stream.avail_in = chunk_size; 
         if (!stateful) 
             stream.avail_out = chunk_size + 8 * (1 + (chunk_size >> 16 
 
         stream.hufftables = &hufftable; 
         remaining -= chunk_size; 
         step = std::chrono::steady_clock::now(); 
         if (stateful) 
             isal_deflate(&stream); 
         else 
             isal_deflate_stateless(&stream); 
         duration += std::chrono::steady_clock::now() - step; 
 
         if (stateful) 
         { 
             if (stream.internal_state.state != ZSTATE_NEW_HDR) 
                 break; 
         } 
         else 
         { 
             if (stream.avail_in != 0) 
                 break; 
         } 
     } 
 
     if (stream.avail_in != 0) 
         return raw_duration{0}; 
 
      out_file->write(output_buffer, stream.total_out); 
 
     delete[] input_buffer; 
     delete[] output_buffer; 
 
     return duration; 
 } 
 
 bm::raw_duration bm_isal_semidyn::iter_inflate(file_wrapper* in_file, file_wrapper* out_file) 
 { 
     raw_duration duration{}; 
 
     int                  ret; 
     int                  eof; 
     struct inflate_state stream; 
 
     uint8_t input_buffer[INFLATE_BUF_SIZE]; 
     uint8_t output_buffer[INFLATE_BUF_SIZE]; 
 
     isal_inflate_init(&stream); 
 
     stream.avail_in = 0; 
     stream.next_in  = nullptr; 
 
     do 
     { 
         stream.avail_in = static_cast<uint32_t>(in_file->read(input_buffer, INFLATE_BUF_SIZE)); 
         eof             = in_file->eof(); 
         stream.next_in  = input_buffer; 
         do 
         { 
             stream.avail_out = INFLATE_BUF_SIZE; 
             stream.next_out  = output_buffer; 
 
 
             auto begin = std::chrono::steady_clock::now();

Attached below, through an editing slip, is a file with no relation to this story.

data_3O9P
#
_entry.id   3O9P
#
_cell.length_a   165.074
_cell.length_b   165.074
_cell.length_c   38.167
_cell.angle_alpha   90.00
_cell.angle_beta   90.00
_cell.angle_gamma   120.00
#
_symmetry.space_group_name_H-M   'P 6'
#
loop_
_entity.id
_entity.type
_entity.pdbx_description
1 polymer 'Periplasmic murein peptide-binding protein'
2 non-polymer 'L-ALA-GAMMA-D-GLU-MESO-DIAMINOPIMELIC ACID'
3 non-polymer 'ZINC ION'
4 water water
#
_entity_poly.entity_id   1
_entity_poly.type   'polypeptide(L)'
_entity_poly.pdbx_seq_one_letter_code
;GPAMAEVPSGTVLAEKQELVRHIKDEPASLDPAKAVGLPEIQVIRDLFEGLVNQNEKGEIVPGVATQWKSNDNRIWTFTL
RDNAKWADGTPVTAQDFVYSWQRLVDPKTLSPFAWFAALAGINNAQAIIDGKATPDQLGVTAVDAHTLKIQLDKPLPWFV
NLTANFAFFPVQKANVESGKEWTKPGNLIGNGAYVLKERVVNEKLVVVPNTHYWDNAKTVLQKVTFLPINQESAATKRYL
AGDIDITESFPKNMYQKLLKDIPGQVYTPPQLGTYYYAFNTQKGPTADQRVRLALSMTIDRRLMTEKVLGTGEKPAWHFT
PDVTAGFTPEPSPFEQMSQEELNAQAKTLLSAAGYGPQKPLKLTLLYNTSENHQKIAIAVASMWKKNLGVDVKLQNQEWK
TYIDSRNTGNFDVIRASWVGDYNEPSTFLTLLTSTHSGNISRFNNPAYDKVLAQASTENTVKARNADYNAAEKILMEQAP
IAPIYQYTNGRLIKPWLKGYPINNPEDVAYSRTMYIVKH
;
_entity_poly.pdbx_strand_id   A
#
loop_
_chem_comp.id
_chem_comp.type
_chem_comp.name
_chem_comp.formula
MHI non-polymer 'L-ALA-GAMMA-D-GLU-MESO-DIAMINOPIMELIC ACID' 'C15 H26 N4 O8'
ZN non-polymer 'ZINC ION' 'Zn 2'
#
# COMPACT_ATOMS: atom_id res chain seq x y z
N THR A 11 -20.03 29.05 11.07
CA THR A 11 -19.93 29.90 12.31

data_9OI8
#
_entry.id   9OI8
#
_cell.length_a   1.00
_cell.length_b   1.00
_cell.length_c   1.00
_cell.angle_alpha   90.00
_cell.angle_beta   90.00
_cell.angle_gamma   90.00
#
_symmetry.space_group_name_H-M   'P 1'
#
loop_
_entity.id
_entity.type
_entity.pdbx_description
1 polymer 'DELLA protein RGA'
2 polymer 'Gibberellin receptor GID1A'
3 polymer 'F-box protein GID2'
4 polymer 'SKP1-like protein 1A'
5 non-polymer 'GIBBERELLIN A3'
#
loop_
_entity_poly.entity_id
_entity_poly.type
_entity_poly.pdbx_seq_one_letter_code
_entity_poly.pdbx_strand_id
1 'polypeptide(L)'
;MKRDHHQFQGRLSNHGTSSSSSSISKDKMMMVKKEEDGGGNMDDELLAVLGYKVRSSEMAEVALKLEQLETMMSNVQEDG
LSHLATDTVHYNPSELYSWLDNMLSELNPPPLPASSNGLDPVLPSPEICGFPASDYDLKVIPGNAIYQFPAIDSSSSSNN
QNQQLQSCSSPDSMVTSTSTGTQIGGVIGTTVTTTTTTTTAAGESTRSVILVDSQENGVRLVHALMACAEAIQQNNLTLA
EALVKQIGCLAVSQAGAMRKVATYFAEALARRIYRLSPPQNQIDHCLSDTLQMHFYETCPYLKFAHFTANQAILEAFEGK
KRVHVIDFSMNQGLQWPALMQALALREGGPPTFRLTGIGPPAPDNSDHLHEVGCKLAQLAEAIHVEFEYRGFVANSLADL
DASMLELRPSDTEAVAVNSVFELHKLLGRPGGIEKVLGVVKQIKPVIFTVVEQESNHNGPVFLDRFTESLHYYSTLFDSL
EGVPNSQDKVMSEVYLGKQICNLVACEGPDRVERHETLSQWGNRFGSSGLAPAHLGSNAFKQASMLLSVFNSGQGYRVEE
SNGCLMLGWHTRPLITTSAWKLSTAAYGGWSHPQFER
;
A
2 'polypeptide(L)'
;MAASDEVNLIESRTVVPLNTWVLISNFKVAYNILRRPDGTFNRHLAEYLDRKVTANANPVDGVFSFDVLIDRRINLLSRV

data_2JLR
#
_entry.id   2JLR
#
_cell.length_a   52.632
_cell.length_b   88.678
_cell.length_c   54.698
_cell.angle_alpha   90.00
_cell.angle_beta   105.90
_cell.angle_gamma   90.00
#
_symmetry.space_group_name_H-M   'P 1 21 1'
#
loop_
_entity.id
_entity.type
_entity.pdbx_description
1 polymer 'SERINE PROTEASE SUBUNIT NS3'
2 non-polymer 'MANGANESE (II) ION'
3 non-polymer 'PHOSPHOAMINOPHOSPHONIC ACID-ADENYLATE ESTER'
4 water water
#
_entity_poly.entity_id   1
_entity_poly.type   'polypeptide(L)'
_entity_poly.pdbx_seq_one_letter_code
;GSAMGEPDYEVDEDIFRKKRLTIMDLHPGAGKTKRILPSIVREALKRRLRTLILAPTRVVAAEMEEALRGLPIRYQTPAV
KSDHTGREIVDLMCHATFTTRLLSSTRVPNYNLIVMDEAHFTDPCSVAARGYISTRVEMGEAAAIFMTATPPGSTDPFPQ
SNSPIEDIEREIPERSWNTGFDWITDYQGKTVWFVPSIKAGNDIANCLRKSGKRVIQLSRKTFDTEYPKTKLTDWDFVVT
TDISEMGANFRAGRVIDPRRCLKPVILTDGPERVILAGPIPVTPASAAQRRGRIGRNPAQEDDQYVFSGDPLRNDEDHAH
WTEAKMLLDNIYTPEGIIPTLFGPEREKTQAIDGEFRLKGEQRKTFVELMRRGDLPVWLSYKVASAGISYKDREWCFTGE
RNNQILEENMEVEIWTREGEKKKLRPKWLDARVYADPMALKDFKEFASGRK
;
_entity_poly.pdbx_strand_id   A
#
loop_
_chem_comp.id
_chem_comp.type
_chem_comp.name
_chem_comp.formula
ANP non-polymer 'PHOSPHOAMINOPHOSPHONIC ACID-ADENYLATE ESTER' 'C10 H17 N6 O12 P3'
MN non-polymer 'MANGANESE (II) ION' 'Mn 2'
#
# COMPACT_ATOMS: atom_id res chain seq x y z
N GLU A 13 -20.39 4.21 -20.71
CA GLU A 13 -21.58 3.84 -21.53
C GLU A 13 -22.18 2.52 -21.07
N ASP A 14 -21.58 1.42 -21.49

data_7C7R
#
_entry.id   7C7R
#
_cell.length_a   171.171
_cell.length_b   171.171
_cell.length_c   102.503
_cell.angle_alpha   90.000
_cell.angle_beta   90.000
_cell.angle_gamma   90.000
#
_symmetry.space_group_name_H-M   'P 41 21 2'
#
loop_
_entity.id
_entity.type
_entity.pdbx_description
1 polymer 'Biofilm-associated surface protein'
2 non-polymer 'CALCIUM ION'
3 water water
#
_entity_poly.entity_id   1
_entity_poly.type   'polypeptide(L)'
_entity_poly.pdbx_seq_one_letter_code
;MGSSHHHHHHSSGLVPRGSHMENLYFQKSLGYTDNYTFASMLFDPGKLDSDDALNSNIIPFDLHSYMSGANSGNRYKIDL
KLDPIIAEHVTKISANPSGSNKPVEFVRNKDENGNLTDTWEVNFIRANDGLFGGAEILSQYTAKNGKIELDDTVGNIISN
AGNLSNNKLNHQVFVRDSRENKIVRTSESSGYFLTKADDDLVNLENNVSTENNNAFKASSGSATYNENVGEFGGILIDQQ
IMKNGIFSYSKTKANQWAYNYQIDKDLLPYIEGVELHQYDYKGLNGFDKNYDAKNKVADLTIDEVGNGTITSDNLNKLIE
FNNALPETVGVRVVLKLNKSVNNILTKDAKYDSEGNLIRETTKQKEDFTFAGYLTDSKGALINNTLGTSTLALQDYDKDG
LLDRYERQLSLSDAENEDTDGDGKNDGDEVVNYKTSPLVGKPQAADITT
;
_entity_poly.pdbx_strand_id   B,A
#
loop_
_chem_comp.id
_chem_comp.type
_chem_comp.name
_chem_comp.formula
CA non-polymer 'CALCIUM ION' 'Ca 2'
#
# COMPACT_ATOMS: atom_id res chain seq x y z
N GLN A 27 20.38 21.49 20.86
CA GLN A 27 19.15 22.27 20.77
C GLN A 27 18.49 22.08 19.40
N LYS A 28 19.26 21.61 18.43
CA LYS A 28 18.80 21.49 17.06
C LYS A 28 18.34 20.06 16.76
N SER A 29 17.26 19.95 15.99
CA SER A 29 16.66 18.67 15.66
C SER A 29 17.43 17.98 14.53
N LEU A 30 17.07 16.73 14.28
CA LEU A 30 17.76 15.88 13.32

ret        = isal_inflate(&stream); 
             auto end   = std::chrono::steady_clock::now(); 
             duration += (end - begin); 
 
             out_file->write(output_buffer, INFLATE_BUF_SIZE - stream.avail_out); 
         } while (stream.avail_out == 0); 
     } while (ret != ISAL_END_INPUT && eof == 0); 
 
     return duration; 
 }

6. When all compression and decompression tasks are complete, the program displays the results on the screen. All temporary files are deleted using benchmarks.run().

Execute the sample application

In this example, the program will run through the compression and decompression functions of the Intel ISA-L and zlib. For Intel ISA-L functions, the results will show both static and semi-dynamic compression and decompression.

Run

From the ex1 directory:

cd <build-bir>/ex1
./ex1 --help

Usage

Usage: ./ex1 [--help] [--folder <path>]... [--file <path>]... :
  --help                    display this message
  --file path               use the file at 'path'
  --folder path             use all the files in 'path'
  --zlib-levels n,...       coma-separated list of compression level [1-9]
  --semidyn-config flag,... coma-separated list of flags for the semi-dynamic